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How to create and publish SPF records?

You can create an SPF record manually or with the use of an online SPF record generator tool. The advantages of using a tool to create your record rather than doing it manually are: 

  • It's free 
  • It provides accurate results 
  • It helps you avoid human errors 

Once you've figured out how you want to go about it, given below are the steps to get started. 

1. Gather the List of IP Addresses That You Use for Sending Emails

As each SPF record corresponds to a distinct domain, start by compiling a list of all your domains. To safeguard them from abuse, ensure to include inactive (or “parked”) domains that don’t send an email.

Additionally, you must list all sources (third parties) who send emails on your behalf and everything else that sends emails from your domain(s). This comprises:

  • Postal Servers (both web-based like Gmail or via your ISP and in-office like Microsoft Exchange)
  • Companies that offer bulk email services and email marketing are called ESPs (Email Service Providers).
  • Other services (such as payment processors, e-commerce services, support/ticketing systems, etc.)

2. Include All Sending Domains

Most businesses possess a wide variety of domains. Some of them are still dormant, while others are used for sending emails. Do they, therefore, need to use SPF to protect each of their domains? Yes, it is the answer. Let’s say the company decides to set up an SPF record just for its sending domains. In that instance, attackers will find the non-sending domains to be an easy target.

3. Create an SPF Record for Your Domain

  • Specify the SPF version first. The version number always comes first in an SPF record. (v=spf1)
  • All the IP addresses your company has permitted to send emails on behalf of your brand should follow the v=spf1 SPF version tag. v=spf1 ip4: -all, for instance
  • The next step is adding the tag for outside companies that have permission to send emails on your organization’s behalf. For instance, include: (An example domain name is in this case). The significance of this tag is that it will list any third-party company authorized to send emails on your enterprise domain’s behalf. Consult the third-party organization to decide which domain you should put as the value of the include statement.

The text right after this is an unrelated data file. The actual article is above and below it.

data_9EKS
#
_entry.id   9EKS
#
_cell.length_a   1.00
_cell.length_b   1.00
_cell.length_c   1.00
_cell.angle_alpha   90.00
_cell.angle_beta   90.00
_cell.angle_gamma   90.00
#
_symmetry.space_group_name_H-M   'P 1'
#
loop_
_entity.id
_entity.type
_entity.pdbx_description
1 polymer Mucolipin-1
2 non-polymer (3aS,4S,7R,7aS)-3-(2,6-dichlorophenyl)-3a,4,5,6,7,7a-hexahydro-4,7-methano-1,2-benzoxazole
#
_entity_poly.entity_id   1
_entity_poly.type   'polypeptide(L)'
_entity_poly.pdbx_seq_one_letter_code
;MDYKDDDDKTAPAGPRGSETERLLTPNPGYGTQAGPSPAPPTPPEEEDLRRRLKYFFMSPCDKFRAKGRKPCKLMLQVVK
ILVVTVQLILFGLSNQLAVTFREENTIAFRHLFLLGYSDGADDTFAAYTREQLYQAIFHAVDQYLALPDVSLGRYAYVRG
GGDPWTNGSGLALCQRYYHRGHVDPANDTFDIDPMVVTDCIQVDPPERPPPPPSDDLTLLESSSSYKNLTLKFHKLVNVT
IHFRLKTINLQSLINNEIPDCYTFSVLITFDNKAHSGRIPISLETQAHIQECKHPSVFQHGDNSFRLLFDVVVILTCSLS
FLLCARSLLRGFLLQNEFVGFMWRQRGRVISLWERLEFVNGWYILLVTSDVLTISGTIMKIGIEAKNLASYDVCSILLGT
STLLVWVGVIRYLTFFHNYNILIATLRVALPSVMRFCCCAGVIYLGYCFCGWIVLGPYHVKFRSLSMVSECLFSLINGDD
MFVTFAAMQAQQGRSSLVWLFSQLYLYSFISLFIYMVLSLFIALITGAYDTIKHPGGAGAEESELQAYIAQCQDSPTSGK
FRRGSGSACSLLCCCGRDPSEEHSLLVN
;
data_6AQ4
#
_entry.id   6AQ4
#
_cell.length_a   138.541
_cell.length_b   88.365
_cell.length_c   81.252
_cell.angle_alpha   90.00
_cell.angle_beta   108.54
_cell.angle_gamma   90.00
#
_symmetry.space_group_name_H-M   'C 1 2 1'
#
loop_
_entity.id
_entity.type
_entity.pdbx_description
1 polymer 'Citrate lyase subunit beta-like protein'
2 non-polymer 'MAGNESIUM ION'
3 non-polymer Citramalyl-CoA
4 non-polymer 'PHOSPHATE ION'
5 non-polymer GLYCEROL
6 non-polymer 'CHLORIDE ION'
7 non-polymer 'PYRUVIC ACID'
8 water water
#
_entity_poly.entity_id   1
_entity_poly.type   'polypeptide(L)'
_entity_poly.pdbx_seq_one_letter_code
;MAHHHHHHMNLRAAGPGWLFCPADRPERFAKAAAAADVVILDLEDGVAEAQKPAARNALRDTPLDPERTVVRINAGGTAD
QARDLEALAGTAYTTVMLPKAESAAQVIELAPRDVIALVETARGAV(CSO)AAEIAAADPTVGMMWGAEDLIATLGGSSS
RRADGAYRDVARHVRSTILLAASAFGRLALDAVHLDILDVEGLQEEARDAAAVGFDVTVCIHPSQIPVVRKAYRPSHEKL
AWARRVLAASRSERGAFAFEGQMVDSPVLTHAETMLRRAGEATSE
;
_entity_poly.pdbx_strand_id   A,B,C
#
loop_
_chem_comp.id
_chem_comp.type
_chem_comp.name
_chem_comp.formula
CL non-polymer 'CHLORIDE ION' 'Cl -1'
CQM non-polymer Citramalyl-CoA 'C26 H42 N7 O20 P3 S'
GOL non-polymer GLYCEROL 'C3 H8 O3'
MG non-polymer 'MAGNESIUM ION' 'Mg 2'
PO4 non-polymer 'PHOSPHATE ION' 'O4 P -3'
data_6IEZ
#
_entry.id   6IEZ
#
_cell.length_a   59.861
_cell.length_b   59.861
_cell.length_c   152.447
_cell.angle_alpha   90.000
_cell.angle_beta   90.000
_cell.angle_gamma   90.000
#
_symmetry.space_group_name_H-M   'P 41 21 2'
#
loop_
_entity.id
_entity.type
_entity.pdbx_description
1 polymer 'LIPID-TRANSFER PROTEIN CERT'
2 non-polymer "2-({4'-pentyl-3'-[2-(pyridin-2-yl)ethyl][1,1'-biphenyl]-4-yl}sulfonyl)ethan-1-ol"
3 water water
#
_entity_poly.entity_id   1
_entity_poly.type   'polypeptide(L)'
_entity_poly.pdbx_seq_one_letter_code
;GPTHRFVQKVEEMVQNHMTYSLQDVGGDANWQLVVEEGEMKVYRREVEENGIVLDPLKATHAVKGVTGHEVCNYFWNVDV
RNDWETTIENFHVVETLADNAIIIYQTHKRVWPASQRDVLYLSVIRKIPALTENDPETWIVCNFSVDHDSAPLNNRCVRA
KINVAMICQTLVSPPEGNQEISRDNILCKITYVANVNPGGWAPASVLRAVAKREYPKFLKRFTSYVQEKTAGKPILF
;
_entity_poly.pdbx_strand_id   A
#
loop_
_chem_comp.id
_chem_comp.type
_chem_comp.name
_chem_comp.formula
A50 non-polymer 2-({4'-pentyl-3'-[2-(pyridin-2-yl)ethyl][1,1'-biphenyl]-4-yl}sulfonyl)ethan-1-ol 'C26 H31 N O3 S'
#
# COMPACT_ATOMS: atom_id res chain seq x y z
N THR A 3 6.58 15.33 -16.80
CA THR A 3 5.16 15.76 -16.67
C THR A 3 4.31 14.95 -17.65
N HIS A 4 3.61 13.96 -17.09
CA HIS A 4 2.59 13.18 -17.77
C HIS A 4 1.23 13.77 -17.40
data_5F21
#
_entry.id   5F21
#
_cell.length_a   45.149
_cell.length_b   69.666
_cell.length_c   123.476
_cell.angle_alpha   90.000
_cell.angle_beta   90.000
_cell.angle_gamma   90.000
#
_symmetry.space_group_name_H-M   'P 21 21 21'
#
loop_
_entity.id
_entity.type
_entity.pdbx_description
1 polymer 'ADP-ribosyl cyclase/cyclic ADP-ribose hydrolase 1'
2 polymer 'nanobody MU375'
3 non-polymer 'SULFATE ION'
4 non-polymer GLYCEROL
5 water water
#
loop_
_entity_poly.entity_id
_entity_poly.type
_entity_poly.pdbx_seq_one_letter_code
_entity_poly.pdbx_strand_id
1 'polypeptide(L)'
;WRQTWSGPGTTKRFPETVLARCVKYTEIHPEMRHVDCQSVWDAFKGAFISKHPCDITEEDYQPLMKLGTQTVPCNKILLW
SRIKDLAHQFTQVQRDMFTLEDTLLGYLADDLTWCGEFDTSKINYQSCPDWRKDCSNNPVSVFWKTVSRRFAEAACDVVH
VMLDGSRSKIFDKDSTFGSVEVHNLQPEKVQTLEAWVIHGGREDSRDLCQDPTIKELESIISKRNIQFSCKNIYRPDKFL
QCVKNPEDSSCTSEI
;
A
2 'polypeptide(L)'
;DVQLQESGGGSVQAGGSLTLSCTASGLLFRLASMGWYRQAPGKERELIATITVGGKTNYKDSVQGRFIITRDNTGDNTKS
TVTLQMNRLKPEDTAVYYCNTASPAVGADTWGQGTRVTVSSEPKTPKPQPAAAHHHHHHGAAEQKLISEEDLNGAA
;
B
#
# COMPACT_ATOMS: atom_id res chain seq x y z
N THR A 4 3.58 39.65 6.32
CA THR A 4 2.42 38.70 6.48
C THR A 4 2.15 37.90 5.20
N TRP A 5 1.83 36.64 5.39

You can expedite this process by using an online SPF record generator tool. 

4. Configure your level of enforcement

  • After implementing all include tags and IP addresses, finish the record with an ~all, -all, or ?all tag.
  • The -all tag denotes a hard failure, whereas the ~all tag indicates a soft failure. 
  • Any server may deliver emails from your organizational domain, thanks to the ?all tag. We do not advise utilizing this option as it leaves the server open to spoofing.

You can choose among the following modes: 

  • Fail (-all)
  • Soft-fail (~all)
  • Neutral (?all) 

How to publish the SPF record on your DNS?

When you’re done with the generating process, you need to add the SPF record to your domain’s DNS. 

Your DNS manager needs to publish an SPF record in your DNS. This may be an internal position inside your company, you could have direct access to a dashboard offered by your DNS provider, or you could request that they publish the record for you.

If you are publishing your record on your own, 

  • Access your DNS management console 
  • Open your Advanced DNS Editor 
  •  Create a new record with the following specifications:

Type: TXT

TTL: 1 hour

Host: @ 

Value: [Your generated SPF record value]

  • Save changes to your record
  • Wait for 24 hours (or more depending on your DNS provider) to activate the protocol  

Steps after publishing

Using an online SPF checker tool, you may validate your SPF record after publishing your record. This enables you to examine SPF records in a matter of seconds quickly and identifies any issues that may be impeding the effectiveness of your email authentication system.

How to check your SPF record? 

To check your SPF record you can use an online SPF record lookup tool to make sure your record is devoid of errors, is functional, and configured properly. 

Note that SPF alone cannot protect your domain against email-based attacks. 


Course content
Email Authentication Fundamentals